Elia - our Russian philosopher/translator/friend
We stayed the night in Quito near the presidential palace and met a lovely Russian girl, Elia (azalea without the “az”) who was staying at the same hostal as us. She had been in South America five months on a solo quest for life direction. She spoke fluent English and had picked up enough Spanish to be our interpreter for the evening, and so we had our first Ecuadorian meal. We had shrimp and loved the freshness and flavor — without the risk of toxins that come with our post-oil-spill Gulf shrimp. Delightful meal! Delightful company! She reminded us of Caitlin in her age, strength, grace, and quiet boldness.
Ecuadoran volcano from plane window
Yesterday started with another break-of-dawn flight from Quito to Loja. We saw breathtaking views of several snow-capped volcanoes, the tallest of which is about 22,000 feet. Our friends in Vilcabamba, Matt and Angela, had graciously arranged for someone to pick us up at the Loja airport, about 90 minutes north of Vilcabamba. We had carried a couple huge duffel bags of health food to them from their warehouse in the States. So the logistics of handling nine pieces of baggage through six airport encounters, customs, and three hotels left us exhausted at the end of the trip. But we’re not through with our story yet. When our Spanish-speaking driver dropped us at the Vilcabamba cabana we had reserved, we thought our travels were over for a couple of months. When the owner showed up, he looked at our luggage and shrugged. We didn’t understand until we started up the path from the base reception area to our cabana. It was a five-minute walk/hike nearly straight up a narrow dirt path to our incredibly primitive cabin, which didn’t really resemble the photo on the website. Very run down. Not just primitive. If we were looking to get away from it all in a truly remote location, it was perfect. But we are trying to decide if this is the place we want to live. So we didn’t unpack. We took a taxi (all of them are 4WDs here for good reason!) into Vilcabamba is search of alternative housing. We found a nice place called Casa Amarilla. It has five separate bedroom/bathroom spaces that all share a kitchen. Makes for a small community and lots of conversation and networking. Just what we need right now. So we got a taxi to take us back to our cabana to pick up our luggage. It took two trips each loaded with luggage straight up and straight down the hill to our cabana.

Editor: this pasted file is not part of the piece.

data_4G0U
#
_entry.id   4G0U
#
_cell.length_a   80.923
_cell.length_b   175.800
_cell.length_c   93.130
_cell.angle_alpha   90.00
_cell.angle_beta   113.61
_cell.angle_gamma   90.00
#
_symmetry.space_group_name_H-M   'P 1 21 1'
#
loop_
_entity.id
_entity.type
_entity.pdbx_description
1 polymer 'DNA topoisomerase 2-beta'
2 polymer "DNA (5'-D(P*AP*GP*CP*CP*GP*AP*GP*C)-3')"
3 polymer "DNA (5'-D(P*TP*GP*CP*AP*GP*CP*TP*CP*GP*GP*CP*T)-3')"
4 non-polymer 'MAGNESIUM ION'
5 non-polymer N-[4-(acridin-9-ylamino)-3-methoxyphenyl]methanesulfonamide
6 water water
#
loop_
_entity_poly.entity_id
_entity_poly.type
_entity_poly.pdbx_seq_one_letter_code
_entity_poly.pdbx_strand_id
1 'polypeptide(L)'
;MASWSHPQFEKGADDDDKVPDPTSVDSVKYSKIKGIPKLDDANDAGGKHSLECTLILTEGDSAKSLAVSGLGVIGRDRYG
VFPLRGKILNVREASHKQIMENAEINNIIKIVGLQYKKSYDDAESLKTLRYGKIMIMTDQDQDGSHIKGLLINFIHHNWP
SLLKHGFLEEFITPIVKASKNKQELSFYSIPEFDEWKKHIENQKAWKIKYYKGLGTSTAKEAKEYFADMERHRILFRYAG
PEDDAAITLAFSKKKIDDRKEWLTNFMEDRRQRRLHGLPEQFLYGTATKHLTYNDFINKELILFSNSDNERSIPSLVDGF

Anyway, we’ve already begun to see the magic of this sacred valley in action. More in the next post.